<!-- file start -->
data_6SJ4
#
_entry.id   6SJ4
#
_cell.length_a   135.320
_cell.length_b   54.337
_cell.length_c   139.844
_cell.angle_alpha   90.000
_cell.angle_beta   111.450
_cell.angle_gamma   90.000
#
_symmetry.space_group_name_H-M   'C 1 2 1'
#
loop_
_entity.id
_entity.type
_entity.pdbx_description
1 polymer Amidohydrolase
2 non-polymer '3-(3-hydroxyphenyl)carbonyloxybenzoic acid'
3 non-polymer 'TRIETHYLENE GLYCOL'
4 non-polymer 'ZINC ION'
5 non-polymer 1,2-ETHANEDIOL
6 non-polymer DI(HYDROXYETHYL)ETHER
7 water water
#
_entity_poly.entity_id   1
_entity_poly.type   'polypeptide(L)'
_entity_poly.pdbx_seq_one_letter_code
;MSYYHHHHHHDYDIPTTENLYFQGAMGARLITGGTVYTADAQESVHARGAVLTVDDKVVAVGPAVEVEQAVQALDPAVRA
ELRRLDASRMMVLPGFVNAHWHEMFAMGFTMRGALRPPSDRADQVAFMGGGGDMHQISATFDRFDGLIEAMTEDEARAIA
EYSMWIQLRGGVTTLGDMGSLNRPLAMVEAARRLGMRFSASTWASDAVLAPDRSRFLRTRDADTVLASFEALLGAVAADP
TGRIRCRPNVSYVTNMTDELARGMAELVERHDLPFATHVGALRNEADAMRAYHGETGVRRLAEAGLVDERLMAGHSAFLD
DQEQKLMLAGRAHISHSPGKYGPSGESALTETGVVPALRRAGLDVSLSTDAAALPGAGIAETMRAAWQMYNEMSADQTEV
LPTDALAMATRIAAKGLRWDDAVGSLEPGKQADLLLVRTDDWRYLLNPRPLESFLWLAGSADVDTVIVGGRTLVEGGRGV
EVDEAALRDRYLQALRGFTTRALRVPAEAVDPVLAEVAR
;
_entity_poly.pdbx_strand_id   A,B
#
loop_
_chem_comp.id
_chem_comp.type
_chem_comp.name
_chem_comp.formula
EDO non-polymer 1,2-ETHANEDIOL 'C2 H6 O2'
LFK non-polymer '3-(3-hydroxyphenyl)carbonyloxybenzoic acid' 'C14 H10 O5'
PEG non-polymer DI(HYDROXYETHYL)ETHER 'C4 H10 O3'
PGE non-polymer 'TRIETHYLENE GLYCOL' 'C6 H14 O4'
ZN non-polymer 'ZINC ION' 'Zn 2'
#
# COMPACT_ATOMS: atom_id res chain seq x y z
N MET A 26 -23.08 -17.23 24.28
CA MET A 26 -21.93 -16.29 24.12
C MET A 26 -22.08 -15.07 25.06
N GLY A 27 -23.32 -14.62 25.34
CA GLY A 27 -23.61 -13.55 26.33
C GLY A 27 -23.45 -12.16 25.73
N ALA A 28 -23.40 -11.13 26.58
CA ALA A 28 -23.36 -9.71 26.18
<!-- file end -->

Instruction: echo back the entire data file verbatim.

data_6SJ4
#
_entry.id   6SJ4
#
_cell.length_a   135.320
_cell.length_b   54.337
_cell.length_c   139.844
_cell.angle_alpha   90.000
_cell.angle_beta   111.450
_cell.angle_gamma   90.000
#
_symmetry.space_group_name_H-M   'C 1 2 1'
#
loop_
_entity.id
_entity.type
_entity.pdbx_description
1 polymer Amidohydrolase
2 non-polymer '3-(3-hydroxyphenyl)carbonyloxybenzoic acid'
3 non-polymer 'TRIETHYLENE GLYCOL'
4 non-polymer 'ZINC ION'
5 non-polymer 1,2-ETHANEDIOL
6 non-polymer DI(HYDROXYETHYL)ETHER
7 water water
#
_entity_poly.entity_id   1
_entity_poly.type   'polypeptide(L)'
_entity_poly.pdbx_seq_one_letter_code
;MSYYHHHHHHDYDIPTTENLYFQGAMGARLITGGTVYTADAQESVHARGAVLTVDDKVVAVGPAVEVEQAVQALDPAVRA
ELRRLDASRMMVLPGFVNAHWHEMFAMGFTMRGALRPPSDRADQVAFMGGGGDMHQISATFDRFDGLIEAMTEDEARAIA
EYSMWIQLRGGVTTLGDMGSLNRPLAMVEAARRLGMRFSASTWASDAVLAPDRSRFLRTRDADTVLASFEALLGAVAADP
TGRIRCRPNVSYVTNMTDELARGMAELVERHDLPFATHVGALRNEADAMRAYHGETGVRRLAEAGLVDERLMAGHSAFLD
DQEQKLMLAGRAHISHSPGKYGPSGESALTETGVVPALRRAGLDVSLSTDAAALPGAGIAETMRAAWQMYNEMSADQTEV
LPTDALAMATRIAAKGLRWDDAVGSLEPGKQADLLLVRTDDWRYLLNPRPLESFLWLAGSADVDTVIVGGRTLVEGGRGV
EVDEAALRDRYLQALRGFTTRALRVPAEAVDPVLAEVAR
;
_entity_poly.pdbx_strand_id   A,B
#
loop_
_chem_comp.id
_chem_comp.type
_chem_comp.name
_chem_comp.formula
EDO non-polymer 1,2-ETHANEDIOL 'C2 H6 O2'
LFK non-polymer '3-(3-hydroxyphenyl)carbonyloxybenzoic acid' 'C14 H10 O5'
PEG non-polymer DI(HYDROXYETHYL)ETHER 'C4 H10 O3'
PGE non-polymer 'TRIETHYLENE GLYCOL' 'C6 H14 O4'
ZN non-polymer 'ZINC ION' 'Zn 2'
#
# COMPACT_ATOMS: atom_id res chain seq x y z
N MET A 26 -23.08 -17.23 24.28
CA MET A 26 -21.93 -16.29 24.12
C MET A 26 -22.08 -15.07 25.06
N GLY A 27 -23.32 -14.62 25.34
CA GLY A 27 -23.61 -13.55 26.33
C GLY A 27 -23.45 -12.16 25.73
N ALA A 28 -23.40 -11.13 26.58
CA ALA A 28 -23.36 -9.71 26.18